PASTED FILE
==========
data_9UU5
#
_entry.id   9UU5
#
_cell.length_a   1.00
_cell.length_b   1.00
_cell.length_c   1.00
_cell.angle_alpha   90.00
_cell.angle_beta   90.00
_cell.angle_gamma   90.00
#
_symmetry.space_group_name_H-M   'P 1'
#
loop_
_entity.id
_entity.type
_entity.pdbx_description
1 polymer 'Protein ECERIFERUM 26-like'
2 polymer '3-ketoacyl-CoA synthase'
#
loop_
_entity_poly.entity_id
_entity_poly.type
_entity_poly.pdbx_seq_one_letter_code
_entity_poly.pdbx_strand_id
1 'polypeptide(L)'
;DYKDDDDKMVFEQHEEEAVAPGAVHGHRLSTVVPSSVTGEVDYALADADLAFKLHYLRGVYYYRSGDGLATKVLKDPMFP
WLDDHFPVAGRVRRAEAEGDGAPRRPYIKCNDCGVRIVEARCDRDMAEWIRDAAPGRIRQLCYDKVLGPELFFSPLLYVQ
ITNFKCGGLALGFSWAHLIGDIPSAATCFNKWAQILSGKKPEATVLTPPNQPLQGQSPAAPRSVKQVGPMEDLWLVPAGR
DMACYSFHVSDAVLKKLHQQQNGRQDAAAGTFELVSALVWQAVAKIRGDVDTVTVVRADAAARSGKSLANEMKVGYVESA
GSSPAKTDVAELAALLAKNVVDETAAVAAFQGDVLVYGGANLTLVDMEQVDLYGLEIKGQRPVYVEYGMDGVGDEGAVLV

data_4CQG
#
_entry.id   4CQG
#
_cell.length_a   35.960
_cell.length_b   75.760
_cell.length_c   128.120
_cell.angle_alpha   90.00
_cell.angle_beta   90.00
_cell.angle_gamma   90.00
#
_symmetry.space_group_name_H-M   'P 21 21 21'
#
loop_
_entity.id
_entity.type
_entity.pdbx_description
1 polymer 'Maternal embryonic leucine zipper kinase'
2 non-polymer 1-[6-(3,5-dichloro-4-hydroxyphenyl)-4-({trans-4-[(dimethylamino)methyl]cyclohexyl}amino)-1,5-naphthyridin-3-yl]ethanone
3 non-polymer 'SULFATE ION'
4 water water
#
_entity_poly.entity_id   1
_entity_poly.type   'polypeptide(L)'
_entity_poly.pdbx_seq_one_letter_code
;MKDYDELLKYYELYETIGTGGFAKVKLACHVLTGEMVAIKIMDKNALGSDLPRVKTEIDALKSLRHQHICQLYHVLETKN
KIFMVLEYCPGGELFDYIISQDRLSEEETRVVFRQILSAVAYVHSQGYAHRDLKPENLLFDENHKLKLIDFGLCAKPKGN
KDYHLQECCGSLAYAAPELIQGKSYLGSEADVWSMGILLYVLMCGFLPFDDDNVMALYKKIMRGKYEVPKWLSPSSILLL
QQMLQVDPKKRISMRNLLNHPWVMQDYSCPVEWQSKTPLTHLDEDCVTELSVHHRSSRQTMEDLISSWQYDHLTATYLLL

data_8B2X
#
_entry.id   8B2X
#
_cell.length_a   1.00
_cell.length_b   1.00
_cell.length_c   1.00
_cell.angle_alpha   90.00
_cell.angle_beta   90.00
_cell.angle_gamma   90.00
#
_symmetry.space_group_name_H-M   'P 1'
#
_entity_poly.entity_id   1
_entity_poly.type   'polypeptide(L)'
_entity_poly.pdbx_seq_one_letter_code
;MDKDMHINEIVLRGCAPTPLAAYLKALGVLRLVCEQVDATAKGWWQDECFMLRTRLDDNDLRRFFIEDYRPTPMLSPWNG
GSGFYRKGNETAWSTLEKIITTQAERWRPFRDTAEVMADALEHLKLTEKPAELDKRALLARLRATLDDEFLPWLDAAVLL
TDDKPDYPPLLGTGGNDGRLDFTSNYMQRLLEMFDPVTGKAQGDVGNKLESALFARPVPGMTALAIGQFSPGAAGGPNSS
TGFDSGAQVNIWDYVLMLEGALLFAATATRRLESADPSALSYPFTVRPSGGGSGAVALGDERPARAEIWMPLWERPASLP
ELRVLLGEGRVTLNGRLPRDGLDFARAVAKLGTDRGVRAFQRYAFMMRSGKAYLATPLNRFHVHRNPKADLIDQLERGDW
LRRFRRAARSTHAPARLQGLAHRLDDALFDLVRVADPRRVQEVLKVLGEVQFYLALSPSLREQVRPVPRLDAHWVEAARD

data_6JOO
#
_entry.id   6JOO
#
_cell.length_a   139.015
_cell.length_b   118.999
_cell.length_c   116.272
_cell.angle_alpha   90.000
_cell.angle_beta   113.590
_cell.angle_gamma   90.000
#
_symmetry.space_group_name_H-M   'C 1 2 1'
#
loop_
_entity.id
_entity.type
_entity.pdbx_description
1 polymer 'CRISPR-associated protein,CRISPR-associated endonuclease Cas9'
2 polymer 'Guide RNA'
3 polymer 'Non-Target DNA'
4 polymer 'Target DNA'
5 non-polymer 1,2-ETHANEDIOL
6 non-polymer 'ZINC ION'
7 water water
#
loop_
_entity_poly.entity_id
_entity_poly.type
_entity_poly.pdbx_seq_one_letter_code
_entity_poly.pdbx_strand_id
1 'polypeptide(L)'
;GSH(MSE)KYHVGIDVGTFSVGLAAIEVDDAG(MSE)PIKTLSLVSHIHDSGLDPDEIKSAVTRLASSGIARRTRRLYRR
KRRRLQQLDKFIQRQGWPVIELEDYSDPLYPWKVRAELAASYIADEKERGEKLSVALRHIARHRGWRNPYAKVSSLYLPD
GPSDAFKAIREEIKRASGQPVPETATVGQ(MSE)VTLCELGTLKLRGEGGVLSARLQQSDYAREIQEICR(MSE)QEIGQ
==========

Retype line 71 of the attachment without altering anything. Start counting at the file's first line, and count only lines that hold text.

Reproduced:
#